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anonymous
 5 years ago
Base case for recursion? I understand the concept of recursion, but for Problem Set 3 problem 1 part b I'm having a hard time coming up with a base case. Any hints? Thanks.
anonymous
 5 years ago
Base case for recursion? I understand the concept of recursion, but for Problem Set 3 problem 1 part b I'm having a hard time coming up with a base case. Any hints? Thanks.

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anonymous
 5 years ago
Best ResponseYou've already chosen the best response.0how about "if the keystring is NOT in the targetstring/current section of the targetstring, return 0/something else that lets you stop calculating"

anonymous
 5 years ago
Best ResponseYou've already chosen the best response.0I have something that works, but I can't figure out how to print out a number of instances. I can just print out 'one instance' per time the key is found. How can I print out the actual number of instances? def countSubStringMatchRecursive(target, key): index = 0 target_length = len(target) if find(target[index:target_length], key) == 1: # test to see if value is returned return 0 else: position = find(target[index:target_length], key) index = position + 1 print "one instance" return countSubStringMatchRecursive(target[index: target_length], key) I tried to return a counter variable that increments, but when i print it it always stays at 0. Thanks in advance. def countSubStringMatchRecursive(target, key): index = 0 target_length = len(target) counter = 0 if find(target[index:target_length], key) == 1: # test to see if value is returned print counter return 0 else: position = find(target[index:target_length], key) index = position + 1 counter += 1 print "one instance" return countSubStringMatchRecursive(target[index: target_length], key) and counter

anonymous
 5 years ago
Best ResponseYou've already chosen the best response.0I think your problem lies in your IF statement. I think you need to use a WHILE loop...otherwise your code will choose one of your two paths, execute, then end. The while loop will look until your counter max is achieved.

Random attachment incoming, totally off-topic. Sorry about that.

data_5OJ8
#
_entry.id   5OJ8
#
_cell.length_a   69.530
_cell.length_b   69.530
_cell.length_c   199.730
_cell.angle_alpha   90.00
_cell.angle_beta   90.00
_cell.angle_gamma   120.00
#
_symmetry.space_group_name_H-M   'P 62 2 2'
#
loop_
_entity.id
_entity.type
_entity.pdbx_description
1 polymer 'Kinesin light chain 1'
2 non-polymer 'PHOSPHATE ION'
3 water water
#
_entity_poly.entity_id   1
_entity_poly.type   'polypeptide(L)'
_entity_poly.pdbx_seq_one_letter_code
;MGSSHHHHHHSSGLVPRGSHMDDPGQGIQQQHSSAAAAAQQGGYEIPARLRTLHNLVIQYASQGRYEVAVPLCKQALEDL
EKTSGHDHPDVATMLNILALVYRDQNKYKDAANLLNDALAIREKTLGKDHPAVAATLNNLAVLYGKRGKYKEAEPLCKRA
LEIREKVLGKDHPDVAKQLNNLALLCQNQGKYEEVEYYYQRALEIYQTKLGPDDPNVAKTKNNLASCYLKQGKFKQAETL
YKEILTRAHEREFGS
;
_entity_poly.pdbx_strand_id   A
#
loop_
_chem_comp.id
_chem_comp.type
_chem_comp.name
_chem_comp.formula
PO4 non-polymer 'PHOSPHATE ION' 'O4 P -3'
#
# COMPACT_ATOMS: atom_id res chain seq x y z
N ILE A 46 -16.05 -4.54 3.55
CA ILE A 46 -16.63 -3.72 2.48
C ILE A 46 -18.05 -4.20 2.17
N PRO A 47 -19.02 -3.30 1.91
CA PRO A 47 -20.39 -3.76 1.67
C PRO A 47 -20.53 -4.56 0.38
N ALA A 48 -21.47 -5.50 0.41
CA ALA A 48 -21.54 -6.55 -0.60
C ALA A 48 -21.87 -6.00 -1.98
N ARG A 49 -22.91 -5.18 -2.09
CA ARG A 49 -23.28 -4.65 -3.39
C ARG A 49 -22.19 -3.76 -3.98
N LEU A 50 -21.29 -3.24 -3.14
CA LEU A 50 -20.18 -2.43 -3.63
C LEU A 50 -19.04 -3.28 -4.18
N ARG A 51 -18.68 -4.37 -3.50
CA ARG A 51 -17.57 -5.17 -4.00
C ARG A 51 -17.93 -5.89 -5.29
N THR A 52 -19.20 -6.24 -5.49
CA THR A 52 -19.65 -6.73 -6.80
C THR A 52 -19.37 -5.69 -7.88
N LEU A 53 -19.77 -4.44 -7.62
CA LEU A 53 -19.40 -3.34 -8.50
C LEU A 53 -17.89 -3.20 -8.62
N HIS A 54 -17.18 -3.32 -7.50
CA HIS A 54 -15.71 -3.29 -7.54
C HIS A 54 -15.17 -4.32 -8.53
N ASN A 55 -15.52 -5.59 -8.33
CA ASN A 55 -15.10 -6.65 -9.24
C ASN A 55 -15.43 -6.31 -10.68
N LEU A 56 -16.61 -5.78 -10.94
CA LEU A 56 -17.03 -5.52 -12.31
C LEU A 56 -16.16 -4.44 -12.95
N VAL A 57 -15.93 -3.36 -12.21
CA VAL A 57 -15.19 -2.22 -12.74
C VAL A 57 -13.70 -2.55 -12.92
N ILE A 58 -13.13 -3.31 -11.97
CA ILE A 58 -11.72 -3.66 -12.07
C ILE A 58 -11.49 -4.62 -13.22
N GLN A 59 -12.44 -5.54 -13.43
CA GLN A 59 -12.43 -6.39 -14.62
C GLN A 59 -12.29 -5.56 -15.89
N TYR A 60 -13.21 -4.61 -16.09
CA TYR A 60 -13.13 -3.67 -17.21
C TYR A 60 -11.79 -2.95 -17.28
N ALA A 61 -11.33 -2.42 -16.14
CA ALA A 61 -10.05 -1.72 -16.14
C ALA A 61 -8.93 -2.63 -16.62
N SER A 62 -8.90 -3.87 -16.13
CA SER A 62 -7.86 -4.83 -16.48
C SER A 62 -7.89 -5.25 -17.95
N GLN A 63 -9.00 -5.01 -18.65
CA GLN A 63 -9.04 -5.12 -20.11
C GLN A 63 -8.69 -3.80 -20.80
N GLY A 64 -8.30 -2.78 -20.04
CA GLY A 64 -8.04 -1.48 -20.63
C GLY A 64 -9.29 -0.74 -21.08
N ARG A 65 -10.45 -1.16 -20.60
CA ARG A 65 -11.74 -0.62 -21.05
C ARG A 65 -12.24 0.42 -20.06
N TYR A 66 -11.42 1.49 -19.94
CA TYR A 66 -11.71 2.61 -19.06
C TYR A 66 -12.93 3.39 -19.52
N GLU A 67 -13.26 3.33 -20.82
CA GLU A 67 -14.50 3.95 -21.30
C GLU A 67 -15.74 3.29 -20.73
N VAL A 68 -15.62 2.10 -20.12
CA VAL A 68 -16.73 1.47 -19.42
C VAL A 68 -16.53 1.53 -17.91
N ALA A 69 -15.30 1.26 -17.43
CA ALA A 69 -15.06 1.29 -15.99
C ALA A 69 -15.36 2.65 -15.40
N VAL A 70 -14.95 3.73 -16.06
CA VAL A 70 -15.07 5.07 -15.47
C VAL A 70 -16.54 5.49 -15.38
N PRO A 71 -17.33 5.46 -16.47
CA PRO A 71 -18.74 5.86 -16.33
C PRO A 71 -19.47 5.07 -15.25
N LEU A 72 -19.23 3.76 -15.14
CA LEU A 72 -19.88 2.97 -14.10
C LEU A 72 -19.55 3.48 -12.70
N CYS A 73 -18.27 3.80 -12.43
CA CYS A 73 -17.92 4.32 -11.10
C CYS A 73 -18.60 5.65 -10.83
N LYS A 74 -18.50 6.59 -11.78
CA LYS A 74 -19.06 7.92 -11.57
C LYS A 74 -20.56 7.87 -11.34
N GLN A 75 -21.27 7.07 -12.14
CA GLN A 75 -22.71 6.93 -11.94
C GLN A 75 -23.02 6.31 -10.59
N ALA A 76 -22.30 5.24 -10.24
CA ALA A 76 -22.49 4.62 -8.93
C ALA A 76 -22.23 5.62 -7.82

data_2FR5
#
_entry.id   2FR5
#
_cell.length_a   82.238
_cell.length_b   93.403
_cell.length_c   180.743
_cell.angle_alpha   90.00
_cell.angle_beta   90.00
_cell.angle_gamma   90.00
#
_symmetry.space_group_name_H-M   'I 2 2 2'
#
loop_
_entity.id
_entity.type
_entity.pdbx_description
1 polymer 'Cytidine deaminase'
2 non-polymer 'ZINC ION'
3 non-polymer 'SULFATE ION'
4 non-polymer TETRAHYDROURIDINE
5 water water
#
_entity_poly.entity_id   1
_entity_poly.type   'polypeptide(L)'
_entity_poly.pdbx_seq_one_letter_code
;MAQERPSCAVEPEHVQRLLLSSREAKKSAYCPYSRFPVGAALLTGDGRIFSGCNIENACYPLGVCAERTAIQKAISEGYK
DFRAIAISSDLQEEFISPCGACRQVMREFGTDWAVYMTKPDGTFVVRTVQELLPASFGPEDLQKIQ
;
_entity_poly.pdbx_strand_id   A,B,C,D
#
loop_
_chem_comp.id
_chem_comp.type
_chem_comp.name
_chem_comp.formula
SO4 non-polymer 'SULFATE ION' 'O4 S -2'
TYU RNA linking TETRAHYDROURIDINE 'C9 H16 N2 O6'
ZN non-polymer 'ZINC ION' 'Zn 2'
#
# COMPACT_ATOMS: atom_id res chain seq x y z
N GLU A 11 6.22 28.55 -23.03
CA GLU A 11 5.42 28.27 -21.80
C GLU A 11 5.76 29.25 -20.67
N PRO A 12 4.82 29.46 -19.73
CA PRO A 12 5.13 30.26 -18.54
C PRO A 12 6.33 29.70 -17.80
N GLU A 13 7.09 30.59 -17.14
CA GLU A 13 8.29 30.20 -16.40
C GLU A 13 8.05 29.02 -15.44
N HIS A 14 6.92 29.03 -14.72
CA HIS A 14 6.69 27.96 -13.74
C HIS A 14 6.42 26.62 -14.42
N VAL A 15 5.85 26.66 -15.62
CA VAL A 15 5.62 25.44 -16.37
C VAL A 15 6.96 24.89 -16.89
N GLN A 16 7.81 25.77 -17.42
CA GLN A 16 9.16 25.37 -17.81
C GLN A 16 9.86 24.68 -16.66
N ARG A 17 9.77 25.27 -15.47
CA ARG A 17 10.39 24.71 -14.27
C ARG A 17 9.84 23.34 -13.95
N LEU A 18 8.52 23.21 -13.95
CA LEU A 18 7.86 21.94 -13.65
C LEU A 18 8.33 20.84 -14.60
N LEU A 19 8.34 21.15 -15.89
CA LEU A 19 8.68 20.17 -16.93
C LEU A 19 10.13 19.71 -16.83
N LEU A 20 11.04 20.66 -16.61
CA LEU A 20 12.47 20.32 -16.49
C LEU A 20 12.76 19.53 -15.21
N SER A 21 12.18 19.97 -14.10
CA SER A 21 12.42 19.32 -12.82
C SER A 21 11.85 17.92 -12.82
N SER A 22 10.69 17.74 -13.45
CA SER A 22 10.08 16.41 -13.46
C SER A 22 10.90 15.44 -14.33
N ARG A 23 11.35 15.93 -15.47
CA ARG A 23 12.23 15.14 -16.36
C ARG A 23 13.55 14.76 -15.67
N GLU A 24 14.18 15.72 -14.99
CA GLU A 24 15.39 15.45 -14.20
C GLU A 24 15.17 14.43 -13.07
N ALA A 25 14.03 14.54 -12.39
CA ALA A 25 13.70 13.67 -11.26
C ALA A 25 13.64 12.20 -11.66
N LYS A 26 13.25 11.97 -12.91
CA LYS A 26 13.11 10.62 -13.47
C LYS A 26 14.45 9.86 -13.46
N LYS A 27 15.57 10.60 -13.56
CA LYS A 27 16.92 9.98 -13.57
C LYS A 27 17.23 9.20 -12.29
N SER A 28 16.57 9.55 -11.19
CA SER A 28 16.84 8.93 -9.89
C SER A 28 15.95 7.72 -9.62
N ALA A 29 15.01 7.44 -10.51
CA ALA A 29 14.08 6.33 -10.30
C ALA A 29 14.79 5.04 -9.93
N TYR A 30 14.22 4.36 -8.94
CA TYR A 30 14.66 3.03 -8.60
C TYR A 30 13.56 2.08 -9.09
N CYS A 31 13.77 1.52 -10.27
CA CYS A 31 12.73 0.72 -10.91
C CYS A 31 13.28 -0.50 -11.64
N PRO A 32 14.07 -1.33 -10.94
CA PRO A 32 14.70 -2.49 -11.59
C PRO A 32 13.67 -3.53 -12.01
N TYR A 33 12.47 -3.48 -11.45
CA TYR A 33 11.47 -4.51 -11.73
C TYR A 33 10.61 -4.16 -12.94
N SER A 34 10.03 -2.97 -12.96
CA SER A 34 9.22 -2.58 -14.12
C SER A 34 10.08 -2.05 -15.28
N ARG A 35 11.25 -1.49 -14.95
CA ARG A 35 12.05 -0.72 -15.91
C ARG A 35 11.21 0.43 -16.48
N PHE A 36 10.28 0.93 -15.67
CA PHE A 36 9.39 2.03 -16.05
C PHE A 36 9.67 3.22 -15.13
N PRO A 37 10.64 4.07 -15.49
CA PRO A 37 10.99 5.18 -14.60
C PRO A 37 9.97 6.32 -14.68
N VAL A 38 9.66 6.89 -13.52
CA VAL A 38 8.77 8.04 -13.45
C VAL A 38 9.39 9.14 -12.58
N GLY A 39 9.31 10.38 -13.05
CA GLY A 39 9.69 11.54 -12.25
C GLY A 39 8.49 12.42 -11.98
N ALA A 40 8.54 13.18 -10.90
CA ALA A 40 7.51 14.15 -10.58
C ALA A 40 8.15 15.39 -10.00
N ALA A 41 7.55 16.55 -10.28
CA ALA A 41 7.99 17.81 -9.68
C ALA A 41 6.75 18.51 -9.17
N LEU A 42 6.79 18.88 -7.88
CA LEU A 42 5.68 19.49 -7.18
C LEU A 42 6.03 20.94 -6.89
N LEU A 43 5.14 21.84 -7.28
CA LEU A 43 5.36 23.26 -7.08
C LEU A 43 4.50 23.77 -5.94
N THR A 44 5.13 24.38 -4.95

anonymous
 5 years ago
Best ResponseYou've already chosen the best response.0You can also try a FOR loop, as I did in my code. It works, but you have to have the right conditions. Make sure your conditions can be met, and make sure that it will iterate or recur for all instances of your key.

anonymous
 5 years ago
Best ResponseYou've already chosen the best response.0I'm honestly still not that happy with my solutions to this problem set, so someone should jump in if I start talking nonsense. Basically, for this problem I think you need another parameter besides target and key. It would be a 0 int or an empty or nearlyempty list, and it would get iterated at each recursion. The pseudocode would look like: recursionfunction(target,key, counter): if the keystring is not in the targetstring: return the counter else: add one to the counter location = where it was found return the result of the recursionfunction with a shortened targetstring and the current key and counter

anonymous
 5 years ago
Best ResponseYou've already chosen the best response.0Try this. No extra counting parameter needed. def countSubStringMatchRecursive(target, key): found_at = target.find(key) if found_at >=0: return 1+ countSubStringMatchRecursive(target[found_at+1:], key) else: return 0 # not found

anonymous
 5 years ago
Best ResponseYou've already chosen the best response.0Yeah, that's better. Thanks!
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